The Nation  magazine has revealed that Koch Industries sent a letter to most of its 50,000 employees before the U.S. midterm elections in November 2010 advising them on whom to vote for. In "Big Brothers: Thought Control at Koch ," Mark Ames and Mike Elk expose the urgent "election packet" [PDF]  sent to tens of thousands of Koch employees complete with ample libertarian reading materials instructions and a list of eligible vote-worthy (conservative) candidates.
As if this isn't disturbing enough, the letter warns employees them of the dire consequences to their families, their jobs and their country should they choose to vote otherwise.
This story raises alarming concerns about corporations' ability to influece the ways in which their employees vote. According to Amy Goodman at Democracy Now! , Koch is entirely within its legal right to pressure people in this manner because of the Citizens United Supreme Court decision . According to Goodman,
"The ruling granted free speech rights to corporations and effectively removed regulations preventing employers from politically manipulating their workers. In practice, employers can also fire workers who refuse to attend political seminars or dare to voice their dissenting opinions too loudly."
The Citizens United v. Federal Election Commission ruling  last year enabled corporations like Koch Industries to legally pressure their workers to adopt their political views. The brothers are two of the major bankrollers of the Tea Party movement and dozens of other right-wing causes , including recent attacks on public sector employees and unions  in Wisconsin.
In an excerpt from the packet  distributed on October 4, 2010, Koch explains how its vision of the principles of economic freedom and market-based policies:
are now being strongly opposed by many politicians (and their media allies) who favor ever-increasing government… Even worse, recent government actions are threatening to bankrupt the country… And the facts are that the overwhelming majority of the American people will be much worse off if government overspending is allowed to bankrupt the country.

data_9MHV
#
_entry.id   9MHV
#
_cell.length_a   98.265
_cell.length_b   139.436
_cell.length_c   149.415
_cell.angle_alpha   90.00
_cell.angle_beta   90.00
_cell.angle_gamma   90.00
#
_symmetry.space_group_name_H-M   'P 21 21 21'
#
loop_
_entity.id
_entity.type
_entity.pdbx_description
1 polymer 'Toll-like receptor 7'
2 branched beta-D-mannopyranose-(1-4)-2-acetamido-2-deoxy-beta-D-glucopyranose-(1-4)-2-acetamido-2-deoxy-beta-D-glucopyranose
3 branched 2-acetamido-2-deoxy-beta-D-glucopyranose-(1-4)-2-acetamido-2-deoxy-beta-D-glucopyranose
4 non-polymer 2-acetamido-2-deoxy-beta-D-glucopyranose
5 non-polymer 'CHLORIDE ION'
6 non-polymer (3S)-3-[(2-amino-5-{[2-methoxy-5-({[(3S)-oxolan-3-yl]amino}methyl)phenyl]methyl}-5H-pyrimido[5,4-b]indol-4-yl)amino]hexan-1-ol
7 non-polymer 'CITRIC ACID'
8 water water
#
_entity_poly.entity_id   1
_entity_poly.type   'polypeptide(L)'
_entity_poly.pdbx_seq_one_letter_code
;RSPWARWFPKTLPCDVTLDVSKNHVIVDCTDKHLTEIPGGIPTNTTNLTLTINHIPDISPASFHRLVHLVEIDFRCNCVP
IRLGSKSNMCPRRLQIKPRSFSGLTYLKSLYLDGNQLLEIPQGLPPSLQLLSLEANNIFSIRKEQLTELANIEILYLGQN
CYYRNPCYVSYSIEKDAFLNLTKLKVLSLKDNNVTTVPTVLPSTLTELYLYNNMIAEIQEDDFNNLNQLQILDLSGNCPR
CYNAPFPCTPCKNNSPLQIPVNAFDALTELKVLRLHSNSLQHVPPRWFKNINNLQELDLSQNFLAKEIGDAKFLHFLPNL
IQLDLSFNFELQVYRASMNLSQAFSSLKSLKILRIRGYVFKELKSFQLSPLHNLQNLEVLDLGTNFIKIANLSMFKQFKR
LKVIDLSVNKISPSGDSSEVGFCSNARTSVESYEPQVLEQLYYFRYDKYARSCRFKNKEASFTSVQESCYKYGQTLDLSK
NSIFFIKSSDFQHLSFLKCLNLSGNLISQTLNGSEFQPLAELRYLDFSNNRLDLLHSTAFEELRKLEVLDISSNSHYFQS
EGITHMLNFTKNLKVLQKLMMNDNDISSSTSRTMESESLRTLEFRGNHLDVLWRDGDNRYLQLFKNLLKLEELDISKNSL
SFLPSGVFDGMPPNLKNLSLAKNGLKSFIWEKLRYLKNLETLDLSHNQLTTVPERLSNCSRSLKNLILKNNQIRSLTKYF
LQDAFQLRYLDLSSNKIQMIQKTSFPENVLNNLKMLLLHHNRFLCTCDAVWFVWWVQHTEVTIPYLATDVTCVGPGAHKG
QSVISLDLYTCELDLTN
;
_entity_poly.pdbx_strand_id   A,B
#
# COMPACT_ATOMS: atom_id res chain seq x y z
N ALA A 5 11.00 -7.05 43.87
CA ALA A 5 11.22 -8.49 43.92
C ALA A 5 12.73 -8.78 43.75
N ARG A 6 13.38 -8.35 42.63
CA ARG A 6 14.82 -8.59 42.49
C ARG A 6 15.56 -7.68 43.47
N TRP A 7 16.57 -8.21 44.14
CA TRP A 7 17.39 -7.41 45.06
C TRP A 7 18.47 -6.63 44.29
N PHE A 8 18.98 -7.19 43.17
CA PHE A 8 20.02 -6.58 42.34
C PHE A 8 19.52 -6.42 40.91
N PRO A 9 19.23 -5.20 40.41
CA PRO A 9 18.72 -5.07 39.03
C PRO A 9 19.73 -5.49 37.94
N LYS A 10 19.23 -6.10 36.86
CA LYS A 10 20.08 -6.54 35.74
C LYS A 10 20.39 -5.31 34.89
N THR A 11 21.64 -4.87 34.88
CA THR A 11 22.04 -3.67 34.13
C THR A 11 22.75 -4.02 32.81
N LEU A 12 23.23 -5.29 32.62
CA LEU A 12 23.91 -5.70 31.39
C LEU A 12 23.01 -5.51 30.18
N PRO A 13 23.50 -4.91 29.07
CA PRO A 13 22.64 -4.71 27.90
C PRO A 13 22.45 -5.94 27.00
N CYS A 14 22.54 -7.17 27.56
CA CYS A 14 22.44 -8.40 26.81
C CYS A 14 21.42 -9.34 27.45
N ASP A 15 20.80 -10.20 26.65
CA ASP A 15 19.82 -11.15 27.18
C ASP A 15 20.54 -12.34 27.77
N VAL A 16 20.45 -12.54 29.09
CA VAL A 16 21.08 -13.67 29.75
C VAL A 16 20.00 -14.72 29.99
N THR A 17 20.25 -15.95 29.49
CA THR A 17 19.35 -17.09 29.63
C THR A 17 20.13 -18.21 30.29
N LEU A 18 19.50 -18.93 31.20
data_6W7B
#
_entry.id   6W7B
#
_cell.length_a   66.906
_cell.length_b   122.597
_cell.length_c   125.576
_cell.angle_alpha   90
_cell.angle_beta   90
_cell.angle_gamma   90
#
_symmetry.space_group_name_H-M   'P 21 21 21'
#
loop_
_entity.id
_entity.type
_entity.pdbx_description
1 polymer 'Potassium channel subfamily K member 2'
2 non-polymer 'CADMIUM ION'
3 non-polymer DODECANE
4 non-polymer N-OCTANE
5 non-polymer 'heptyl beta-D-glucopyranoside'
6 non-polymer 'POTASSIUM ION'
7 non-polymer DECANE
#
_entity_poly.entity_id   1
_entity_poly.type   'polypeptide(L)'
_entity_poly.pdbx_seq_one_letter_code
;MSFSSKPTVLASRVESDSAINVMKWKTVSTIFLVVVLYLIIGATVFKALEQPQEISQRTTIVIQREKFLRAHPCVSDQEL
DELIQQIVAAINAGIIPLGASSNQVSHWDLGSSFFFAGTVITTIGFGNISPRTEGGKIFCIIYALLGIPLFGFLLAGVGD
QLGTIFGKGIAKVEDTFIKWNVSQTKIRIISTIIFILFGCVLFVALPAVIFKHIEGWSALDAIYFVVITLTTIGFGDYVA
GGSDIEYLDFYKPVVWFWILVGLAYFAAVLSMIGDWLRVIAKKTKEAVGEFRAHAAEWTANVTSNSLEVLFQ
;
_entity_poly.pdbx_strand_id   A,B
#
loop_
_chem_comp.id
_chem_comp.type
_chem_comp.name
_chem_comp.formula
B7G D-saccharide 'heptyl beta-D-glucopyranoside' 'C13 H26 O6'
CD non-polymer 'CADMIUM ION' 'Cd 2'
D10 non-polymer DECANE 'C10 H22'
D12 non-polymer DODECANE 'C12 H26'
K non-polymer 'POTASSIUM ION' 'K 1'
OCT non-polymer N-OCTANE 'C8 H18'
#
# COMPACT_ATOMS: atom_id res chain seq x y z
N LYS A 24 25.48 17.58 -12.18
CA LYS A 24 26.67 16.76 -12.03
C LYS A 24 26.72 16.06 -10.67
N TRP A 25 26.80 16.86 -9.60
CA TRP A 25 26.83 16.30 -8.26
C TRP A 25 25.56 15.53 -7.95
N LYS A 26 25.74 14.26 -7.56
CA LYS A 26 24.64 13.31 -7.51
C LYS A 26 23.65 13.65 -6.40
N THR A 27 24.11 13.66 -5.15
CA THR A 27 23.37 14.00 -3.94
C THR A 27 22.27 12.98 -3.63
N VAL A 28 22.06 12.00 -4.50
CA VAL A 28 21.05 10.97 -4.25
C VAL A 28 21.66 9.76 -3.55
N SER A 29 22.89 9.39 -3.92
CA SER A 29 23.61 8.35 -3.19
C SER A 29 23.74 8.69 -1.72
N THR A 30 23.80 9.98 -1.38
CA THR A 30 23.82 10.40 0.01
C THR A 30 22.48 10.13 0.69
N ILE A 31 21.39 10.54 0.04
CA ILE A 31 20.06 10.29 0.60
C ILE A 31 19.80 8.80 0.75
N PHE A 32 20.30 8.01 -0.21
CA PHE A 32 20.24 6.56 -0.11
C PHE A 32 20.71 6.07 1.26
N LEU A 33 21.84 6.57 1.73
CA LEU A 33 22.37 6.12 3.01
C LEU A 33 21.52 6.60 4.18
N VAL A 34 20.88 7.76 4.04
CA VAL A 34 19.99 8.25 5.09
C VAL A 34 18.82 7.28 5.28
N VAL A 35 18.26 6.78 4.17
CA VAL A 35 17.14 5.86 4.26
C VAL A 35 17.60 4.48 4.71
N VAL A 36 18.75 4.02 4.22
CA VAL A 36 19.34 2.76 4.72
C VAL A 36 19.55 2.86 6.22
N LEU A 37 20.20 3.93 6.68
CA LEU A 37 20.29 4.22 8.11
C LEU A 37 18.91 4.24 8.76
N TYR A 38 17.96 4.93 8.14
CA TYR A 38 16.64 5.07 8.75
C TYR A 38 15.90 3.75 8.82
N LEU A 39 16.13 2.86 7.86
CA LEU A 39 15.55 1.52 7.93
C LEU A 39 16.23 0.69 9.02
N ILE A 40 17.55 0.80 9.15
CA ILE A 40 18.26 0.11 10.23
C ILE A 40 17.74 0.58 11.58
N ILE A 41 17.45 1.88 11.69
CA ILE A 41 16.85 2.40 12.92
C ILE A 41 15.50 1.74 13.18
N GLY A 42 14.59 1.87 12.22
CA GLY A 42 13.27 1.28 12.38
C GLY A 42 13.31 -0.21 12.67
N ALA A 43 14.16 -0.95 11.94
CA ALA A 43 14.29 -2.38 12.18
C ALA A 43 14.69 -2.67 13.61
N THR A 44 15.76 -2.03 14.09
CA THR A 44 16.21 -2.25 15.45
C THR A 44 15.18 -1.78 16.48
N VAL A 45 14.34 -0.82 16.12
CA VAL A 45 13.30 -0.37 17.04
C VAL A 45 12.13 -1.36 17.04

The Koch propaganda essentially amounts to a threat to employees with the loss of their jobs if a government less likely to cater to business interests were elected. That's a curious position since Koch Industries' profits more than tripled in the last three years.
In a cover letter, Koch COO and president, Dave Robertson, implored the necessity of voting for candidates that will "best advance policies that create the economic conditions needed for employees and businesses such as ours to survive and prosper". He uses this to justify including a list of candidates in federal and local elections that Koch management suggests employees "Elect to Prosper".
The Nation secured the list of Washington State candidates supported by Koch Industries. Of the 19-candidate list, 16 were Republicans, many of whom were Tea Party candidates. Of the three Democratic candidates, two were from a right-wing faction of the Democratic Party called the "Roadkill Caucus."
Among the list of vote-worthy State House candidates, Shelly Short  recently testified at an EPA hearing that climate change science is far from settled, and that models that include solar activity and natural climate variability need to be discussed more thoroughly. Shelly Short and Joel Kretz  authored a letter sent to the State Department of Ecology asking it to stop drafting rules regarding global warming pollution.
Among State Senate candidate picks, Sen. Jerome Delvin  introduced a bill that would withdraw Washington from participation in the Western Climate Initiative, a regional effort to reduce the pollution that contributes to climate change. According to the Delvin bill, state government should focus on jobs and the economy over environmental efforts during a recession. Short introduced a similar bill.
Of the two candidates running in national contests, both were climate change denying Tea Party–friendly Republicans. The first was Dino Rossi , who questions the science of man-made climate change and (somehow) believes that massively expanding highways is a terrific way to reduce CO2 emissions.
Jaime Herrera-Beutler , who ran in the Republican primary as a moderate but later affiliated with the Tea Party, voted in favour of bill HR 910  denying the EPA the authority to rein in global warming pollution, and challenging the science upon which those public protections are based. Herrera-Beutler also voted against an amendment stating Congress accepts EPA's "scientific findings that climate change is occurring, is caused largely by human activities, and poses significant risks for public health and welfare."
Head over to The Nation  to read more.
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